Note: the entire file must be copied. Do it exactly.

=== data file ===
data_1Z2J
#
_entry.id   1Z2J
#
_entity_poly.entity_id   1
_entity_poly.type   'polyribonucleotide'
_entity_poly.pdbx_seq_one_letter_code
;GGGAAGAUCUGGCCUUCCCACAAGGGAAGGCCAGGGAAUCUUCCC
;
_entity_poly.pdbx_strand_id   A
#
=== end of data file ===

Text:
data_1Z2J
#
_entry.id   1Z2J
#
_entity_poly.entity_id   1
_entity_poly.type   'polyribonucleotide'
_entity_poly.pdbx_seq_one_letter_code
;GGGAAGAUCUGGCCUUCCCACAAGGGAAGGCCAGGGAAUCUUCCC
;
_entity_poly.pdbx_strand_id   A
#